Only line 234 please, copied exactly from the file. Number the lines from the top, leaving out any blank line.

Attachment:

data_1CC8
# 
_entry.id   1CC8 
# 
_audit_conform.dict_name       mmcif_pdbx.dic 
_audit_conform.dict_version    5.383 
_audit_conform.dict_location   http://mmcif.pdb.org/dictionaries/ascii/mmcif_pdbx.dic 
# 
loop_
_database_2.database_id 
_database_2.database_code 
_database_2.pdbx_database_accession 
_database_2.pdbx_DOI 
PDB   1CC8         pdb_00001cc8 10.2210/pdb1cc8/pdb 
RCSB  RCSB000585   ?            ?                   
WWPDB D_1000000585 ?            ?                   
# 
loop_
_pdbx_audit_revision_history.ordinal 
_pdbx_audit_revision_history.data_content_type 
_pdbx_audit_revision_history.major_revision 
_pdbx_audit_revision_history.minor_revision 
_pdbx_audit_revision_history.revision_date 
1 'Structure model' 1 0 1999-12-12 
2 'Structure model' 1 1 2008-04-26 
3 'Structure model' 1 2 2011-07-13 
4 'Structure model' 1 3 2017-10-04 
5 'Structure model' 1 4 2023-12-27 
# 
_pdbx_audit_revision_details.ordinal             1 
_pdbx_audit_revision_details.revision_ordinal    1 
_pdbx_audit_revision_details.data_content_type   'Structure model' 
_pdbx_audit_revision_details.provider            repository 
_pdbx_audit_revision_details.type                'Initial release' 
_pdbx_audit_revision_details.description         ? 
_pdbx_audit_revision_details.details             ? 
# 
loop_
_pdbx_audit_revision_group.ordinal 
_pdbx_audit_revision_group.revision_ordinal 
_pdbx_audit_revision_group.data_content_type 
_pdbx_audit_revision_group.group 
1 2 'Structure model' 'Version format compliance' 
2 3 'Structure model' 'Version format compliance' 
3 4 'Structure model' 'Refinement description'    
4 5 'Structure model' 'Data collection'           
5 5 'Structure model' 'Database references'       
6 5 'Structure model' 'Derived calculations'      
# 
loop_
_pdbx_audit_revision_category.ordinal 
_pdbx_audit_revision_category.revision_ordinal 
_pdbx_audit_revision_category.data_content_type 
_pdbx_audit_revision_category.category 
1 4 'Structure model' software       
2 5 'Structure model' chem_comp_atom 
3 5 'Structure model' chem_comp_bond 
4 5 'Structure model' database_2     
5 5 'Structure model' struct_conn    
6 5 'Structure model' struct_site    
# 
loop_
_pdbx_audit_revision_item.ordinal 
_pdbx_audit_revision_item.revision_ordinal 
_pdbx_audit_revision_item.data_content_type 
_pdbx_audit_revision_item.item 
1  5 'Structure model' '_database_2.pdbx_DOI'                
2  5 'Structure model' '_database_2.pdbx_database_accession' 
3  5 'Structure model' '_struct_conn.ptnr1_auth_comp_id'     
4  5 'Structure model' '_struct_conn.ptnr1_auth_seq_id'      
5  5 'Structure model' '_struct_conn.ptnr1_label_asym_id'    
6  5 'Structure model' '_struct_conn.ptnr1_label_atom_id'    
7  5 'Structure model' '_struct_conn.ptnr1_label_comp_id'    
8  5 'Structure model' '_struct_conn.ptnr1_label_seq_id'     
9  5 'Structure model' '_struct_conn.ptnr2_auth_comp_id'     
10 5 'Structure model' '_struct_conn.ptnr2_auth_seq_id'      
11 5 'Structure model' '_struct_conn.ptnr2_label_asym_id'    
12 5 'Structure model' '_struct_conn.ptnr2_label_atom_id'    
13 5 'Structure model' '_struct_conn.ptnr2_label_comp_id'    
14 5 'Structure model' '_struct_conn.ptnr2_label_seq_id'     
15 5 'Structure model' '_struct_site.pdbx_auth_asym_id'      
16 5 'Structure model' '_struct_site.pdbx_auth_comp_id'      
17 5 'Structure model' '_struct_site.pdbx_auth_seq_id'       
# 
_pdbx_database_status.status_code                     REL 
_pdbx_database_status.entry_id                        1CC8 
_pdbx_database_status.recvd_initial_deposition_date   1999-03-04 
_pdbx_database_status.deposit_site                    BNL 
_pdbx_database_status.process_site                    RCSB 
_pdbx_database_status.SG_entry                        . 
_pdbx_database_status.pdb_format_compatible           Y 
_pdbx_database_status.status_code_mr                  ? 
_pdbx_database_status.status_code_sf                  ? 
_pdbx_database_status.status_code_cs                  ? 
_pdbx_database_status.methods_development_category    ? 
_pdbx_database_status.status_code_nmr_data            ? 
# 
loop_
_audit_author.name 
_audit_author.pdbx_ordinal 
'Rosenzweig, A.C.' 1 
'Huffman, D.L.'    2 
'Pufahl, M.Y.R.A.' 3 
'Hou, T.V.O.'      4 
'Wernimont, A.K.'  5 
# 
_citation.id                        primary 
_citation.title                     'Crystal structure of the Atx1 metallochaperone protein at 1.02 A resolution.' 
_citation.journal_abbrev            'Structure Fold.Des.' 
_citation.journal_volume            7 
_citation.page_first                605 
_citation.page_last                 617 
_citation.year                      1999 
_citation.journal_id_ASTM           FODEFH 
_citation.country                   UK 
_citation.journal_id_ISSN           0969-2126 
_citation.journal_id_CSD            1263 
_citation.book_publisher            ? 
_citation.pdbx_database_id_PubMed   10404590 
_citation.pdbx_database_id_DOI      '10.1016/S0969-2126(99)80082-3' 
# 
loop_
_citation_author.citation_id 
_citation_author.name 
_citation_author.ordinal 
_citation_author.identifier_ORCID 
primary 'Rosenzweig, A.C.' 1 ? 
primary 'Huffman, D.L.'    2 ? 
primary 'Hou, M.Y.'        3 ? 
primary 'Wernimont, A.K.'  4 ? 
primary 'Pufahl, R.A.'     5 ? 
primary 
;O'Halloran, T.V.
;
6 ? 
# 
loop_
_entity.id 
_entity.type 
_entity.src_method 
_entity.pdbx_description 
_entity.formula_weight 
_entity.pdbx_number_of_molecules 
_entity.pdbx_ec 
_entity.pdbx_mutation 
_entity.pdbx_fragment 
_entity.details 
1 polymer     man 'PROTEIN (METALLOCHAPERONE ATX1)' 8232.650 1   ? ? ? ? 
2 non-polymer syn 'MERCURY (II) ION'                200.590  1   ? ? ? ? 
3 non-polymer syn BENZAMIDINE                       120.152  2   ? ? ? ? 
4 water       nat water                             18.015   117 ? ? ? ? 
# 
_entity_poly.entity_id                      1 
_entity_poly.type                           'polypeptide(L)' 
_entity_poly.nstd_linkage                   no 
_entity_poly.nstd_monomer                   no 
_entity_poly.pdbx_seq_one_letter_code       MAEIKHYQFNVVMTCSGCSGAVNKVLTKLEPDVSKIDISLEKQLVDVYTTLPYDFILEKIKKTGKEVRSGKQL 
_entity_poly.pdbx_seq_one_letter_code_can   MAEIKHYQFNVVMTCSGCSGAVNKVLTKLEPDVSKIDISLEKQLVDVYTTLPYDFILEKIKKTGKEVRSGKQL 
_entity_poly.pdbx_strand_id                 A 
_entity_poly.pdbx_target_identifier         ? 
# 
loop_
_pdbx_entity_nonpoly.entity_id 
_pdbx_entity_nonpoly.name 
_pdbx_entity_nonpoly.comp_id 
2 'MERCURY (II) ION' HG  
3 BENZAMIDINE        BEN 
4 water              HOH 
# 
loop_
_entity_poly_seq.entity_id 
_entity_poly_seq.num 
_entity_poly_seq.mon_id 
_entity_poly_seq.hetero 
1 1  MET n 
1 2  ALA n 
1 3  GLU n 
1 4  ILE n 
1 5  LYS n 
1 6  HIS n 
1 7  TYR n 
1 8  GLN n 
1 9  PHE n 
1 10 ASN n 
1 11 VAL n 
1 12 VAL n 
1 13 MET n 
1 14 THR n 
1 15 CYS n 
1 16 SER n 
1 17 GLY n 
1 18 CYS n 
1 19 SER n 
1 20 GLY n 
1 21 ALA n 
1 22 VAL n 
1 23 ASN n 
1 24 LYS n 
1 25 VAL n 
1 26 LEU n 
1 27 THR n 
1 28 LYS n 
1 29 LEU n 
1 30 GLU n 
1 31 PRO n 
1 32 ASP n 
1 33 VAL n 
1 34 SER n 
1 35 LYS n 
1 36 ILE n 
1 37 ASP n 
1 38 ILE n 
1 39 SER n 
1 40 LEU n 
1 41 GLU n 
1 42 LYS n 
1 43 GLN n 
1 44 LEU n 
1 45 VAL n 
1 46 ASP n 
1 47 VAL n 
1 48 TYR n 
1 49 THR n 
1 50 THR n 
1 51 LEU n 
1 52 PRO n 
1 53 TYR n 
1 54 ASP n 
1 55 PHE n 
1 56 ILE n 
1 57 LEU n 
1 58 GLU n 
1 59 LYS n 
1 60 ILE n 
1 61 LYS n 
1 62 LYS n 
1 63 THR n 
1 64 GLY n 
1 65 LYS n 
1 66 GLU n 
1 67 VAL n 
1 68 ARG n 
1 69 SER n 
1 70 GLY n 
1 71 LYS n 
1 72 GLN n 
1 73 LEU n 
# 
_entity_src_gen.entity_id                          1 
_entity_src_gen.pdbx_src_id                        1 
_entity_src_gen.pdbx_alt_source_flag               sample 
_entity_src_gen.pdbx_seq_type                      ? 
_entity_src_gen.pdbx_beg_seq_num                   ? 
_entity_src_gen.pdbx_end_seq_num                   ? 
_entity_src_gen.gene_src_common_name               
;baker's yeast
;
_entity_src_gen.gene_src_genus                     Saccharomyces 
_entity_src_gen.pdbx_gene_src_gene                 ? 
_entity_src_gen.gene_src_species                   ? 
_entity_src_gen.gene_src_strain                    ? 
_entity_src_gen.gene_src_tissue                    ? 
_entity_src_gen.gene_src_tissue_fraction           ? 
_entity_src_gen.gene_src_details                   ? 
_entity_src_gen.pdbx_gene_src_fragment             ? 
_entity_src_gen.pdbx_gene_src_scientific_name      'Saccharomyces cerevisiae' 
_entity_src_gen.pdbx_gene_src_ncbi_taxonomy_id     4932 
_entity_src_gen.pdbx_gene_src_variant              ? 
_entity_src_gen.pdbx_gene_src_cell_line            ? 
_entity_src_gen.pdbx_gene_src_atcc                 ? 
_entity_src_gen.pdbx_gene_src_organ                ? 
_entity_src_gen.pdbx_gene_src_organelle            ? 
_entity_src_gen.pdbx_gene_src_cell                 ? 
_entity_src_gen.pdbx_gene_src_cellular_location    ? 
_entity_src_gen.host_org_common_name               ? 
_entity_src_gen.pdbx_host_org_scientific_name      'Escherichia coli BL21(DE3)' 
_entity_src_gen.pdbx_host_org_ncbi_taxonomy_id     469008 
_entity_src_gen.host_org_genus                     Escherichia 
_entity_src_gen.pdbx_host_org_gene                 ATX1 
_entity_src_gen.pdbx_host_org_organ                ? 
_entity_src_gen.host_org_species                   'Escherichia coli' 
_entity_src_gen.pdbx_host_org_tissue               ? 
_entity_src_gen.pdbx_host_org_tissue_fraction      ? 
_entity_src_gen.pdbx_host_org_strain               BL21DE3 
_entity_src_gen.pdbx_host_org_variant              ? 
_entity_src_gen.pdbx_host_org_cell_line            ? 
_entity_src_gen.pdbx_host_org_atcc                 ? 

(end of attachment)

1 60 ILE n 